Bracing for Economic Pendulum Swings – How CEOs and CFOs Can Prepare Together

Economic Pendulum

We all know that the macroeconomic outlook oscillates between faster periods of growth and slower periods, or between growth and contraction. For this reason, economies are often described as pendulums swinging back and forth in some kind of endless but steady and predictable pattern. People like to think of economies in this way to make them feel more predictable and easy to understand. But the truth is, economies are often chaotic and surprising.

In fact, the current macroeconomic downturn reminds me of a different kind of pendulum altogether – a Newton’s Cradle.

We’ve all seen one of these devices on someone’s desk and played with it for a few seconds. The reason I bring it up now is because only a few months ago, the economic party was at a high point – valuations were high, cash and funding were easy to acquire, and the macroeconomic outlook was rosy.

But then, the pendulum swung back, and just like a Newton’s Cradle, it didn’t just glide the other direction, but rather shot back with high energy – inflation spiked, growth went negative, funding dried up, and then the layoffs came.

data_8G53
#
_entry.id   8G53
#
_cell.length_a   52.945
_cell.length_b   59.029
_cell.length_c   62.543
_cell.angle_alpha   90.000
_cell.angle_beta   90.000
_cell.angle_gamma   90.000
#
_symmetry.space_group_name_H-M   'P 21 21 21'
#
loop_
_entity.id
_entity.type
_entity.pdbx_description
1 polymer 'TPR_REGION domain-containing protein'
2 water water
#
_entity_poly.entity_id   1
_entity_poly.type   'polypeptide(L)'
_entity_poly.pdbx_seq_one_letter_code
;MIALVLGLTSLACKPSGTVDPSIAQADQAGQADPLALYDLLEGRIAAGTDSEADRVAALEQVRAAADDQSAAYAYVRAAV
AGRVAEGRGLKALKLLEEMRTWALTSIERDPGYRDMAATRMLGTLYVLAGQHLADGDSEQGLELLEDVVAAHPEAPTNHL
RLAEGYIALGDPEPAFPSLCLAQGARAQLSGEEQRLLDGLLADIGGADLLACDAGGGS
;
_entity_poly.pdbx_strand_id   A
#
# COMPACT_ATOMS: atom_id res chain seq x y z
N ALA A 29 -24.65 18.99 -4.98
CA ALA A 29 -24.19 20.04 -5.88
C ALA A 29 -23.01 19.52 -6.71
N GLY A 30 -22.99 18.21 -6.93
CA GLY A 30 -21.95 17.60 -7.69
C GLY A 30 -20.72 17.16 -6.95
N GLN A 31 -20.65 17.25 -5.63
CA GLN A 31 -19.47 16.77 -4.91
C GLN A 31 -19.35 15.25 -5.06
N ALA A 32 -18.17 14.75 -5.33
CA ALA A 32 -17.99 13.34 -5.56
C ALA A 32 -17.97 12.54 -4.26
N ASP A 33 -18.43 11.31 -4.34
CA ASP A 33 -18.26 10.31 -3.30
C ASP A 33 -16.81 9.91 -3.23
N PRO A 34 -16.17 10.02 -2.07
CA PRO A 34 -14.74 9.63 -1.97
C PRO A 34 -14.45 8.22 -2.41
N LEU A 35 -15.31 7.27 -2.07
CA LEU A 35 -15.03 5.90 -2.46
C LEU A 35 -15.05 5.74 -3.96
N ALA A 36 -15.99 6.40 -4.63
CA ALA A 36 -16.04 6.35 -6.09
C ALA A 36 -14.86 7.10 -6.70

And here we are.

So what should companies be doing in this situation? What kinds of conversations are CEOs and CFOs having in every office across America? 

Find Balance

Usually, when economies are performing well, there is tension between the CEO and the CFO. The CEO is pushing for growth and the spending that usually entails, while the CFO works to keep costs under control. This is a natural and needed balance.

But now, there is no disagreement. There is a clear understanding of the need to cut costs. So, our first piece of advice for anyone managing this downturn, is to make sure there is agreement between the CEO and CFO. Whether that means deep cuts, or only more modest adjustments, it’s important for management to be in sync to demonstrate leadership and confidence to the rest of the company.

Set Priorities

Your priorities will be different depending on what stage your company is in. If you’re still a very early stage company, you will likely need to prioritize R&D. If you’ve already achieved Product/Market Fit, then marketing and sales will be key. If you’re an even more advanced or established enterprise, then you may have more flexibility where to focus.

Get Visibility

This is critically important right now. For too many companies, even if they want to cut costs, they aren’t sure where they can do so. Sure, it may be easy to make the obvious choices such as cutting media spend, or in more extreme cases, choosing layoffs. But, without visibility into where your company’s unnecessary costs are coming from, those cost cutting measures won’t be strategic.

Even worse, without that visibility, your business is likely to repeat the same mistakes heading into the next downturn. Management teams need to remember that spending can’t be recovered. Once the money is spent, it’s gone.

Formulate a Plan